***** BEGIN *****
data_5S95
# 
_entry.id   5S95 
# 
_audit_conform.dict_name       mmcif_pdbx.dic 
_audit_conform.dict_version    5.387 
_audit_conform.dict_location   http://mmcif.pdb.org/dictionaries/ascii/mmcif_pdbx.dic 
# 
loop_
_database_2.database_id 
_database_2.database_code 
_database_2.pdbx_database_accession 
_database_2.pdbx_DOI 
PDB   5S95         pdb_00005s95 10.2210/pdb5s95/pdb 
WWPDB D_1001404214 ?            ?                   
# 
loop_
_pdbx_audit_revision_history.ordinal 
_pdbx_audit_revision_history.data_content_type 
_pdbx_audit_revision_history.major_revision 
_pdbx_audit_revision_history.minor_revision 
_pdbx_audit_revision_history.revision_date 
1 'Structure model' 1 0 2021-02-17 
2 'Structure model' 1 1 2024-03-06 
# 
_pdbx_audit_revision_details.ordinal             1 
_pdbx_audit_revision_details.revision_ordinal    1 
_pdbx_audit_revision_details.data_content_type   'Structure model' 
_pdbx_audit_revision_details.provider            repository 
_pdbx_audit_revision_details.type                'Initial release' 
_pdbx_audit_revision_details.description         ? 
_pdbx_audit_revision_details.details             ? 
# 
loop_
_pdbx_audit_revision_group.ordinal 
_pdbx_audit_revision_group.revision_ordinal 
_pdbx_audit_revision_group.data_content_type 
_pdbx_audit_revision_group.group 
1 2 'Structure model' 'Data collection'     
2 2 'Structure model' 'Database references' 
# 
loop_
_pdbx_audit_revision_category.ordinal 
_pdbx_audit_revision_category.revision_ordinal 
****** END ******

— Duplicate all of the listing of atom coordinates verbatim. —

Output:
data_5S95
# 
_entry.id   5S95 
# 
_audit_conform.dict_name       mmcif_pdbx.dic 
_audit_conform.dict_version    5.387 
_audit_conform.dict_location   http://mmcif.pdb.org/dictionaries/ascii/mmcif_pdbx.dic 
# 
loop_
_database_2.database_id 
_database_2.database_code 
_database_2.pdbx_database_accession 
_database_2.pdbx_DOI 
PDB   5S95         pdb_00005s95 10.2210/pdb5s95/pdb 
WWPDB D_1001404214 ?            ?                   
# 
loop_
_pdbx_audit_revision_history.ordinal 
_pdbx_audit_revision_history.data_content_type 
_pdbx_audit_revision_history.major_revision 
_pdbx_audit_revision_history.minor_revision 
_pdbx_audit_revision_history.revision_date 
1 'Structure model' 1 0 2021-02-17 
2 'Structure model' 1 1 2024-03-06 
# 
_pdbx_audit_revision_details.ordinal             1 
_pdbx_audit_revision_details.revision_ordinal    1 
_pdbx_audit_revision_details.data_content_type   'Structure model' 
_pdbx_audit_revision_details.provider            repository 
_pdbx_audit_revision_details.type                'Initial release' 
_pdbx_audit_revision_details.description         ? 
_pdbx_audit_revision_details.details             ? 
# 
loop_
_pdbx_audit_revision_group.ordinal 
_pdbx_audit_revision_group.revision_ordinal 
_pdbx_audit_revision_group.data_content_type 
_pdbx_audit_revision_group.group 
1 2 'Structure model' 'Data collection'     
2 2 'Structure model' 'Database references' 
# 
loop_
_pdbx_audit_revision_category.ordinal 
_pdbx_audit_revision_category.revision_ordinal 